Fried Food Doesn't Cause Heart Attacks

...Assuming it's fried in olive oil or sunflower oil
By Kevin Spak,  Newser Staff
Posted Jan 25, 2012 12:04 PM CST
Fried Food Doesn't Cause Heart Attacks
Fried food might not kill you after all, depending on how you fry it.   (Shutterstock)

Good news grease lovers: Fry your food right, and you might not die of a heart attack after all. A new study in the British Medical Journal has upended conventional wisdom by finding no correlation between how often participants ate fried foods and how likely they were to develop heart disease. The catch? The study was conducted in Spain, where foods are usually fried in olive oil or sunflower oil—and where people generally eat more healthily overall, the Telegraph reports.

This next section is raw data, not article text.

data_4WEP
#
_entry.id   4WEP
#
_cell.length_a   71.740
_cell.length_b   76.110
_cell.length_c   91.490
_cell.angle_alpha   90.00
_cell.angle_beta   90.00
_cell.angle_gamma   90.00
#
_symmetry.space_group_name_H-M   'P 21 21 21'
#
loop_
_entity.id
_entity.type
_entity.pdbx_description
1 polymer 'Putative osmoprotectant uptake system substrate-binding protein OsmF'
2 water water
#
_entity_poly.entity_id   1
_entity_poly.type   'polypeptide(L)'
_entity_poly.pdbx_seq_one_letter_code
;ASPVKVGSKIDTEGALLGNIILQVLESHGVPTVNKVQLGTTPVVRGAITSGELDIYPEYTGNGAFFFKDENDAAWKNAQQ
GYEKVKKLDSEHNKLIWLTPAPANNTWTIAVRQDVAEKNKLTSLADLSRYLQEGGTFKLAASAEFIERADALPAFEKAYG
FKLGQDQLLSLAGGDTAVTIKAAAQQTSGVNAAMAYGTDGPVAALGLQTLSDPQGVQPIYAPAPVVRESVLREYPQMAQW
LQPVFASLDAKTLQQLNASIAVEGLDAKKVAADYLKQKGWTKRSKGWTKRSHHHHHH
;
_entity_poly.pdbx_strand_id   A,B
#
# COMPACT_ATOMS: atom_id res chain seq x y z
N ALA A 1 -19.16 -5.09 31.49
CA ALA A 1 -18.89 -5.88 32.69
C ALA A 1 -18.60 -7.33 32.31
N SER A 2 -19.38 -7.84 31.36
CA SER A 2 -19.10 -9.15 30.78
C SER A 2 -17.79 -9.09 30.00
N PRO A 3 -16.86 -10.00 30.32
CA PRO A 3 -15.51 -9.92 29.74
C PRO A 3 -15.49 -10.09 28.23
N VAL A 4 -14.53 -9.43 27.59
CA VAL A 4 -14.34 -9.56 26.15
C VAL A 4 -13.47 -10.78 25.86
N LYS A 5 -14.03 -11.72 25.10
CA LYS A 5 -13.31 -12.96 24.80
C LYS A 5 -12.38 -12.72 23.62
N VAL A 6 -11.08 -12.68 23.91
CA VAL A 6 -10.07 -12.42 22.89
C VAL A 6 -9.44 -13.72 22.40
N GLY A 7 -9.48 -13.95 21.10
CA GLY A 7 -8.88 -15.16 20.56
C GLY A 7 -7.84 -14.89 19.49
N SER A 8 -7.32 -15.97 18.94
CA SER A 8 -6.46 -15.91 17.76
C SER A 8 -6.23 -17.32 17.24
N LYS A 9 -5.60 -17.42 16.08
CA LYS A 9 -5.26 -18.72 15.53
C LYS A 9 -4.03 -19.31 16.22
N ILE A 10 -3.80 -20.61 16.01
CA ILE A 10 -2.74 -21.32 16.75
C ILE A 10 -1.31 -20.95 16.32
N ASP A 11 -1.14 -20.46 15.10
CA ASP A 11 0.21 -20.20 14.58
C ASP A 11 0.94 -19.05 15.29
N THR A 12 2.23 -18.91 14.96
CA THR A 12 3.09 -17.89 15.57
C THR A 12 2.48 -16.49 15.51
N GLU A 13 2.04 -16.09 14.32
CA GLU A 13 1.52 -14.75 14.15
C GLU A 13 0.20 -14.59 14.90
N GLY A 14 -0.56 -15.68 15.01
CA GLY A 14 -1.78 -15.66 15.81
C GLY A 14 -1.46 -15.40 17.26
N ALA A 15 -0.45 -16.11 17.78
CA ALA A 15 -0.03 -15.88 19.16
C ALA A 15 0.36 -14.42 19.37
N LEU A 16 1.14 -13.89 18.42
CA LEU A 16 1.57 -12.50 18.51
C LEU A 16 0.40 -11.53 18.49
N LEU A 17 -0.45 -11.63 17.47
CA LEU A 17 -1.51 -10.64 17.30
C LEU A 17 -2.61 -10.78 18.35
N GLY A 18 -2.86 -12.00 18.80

The study looked at 40,000 people, and observed 606 incidents of heart disease spread evenly among fried food addicts and those who avoided them. Two other recent studies elsewhere have yielded similar results, according to a professor commenting in the Journal. "Taken together, the myth that frying food is generally bad for the heart is not supported by available evidence," he wrote. But don't reach for the French fries yet: Fried foods still tend to have more calories, and may cause high blood pressure. (Read more fried food stories.)

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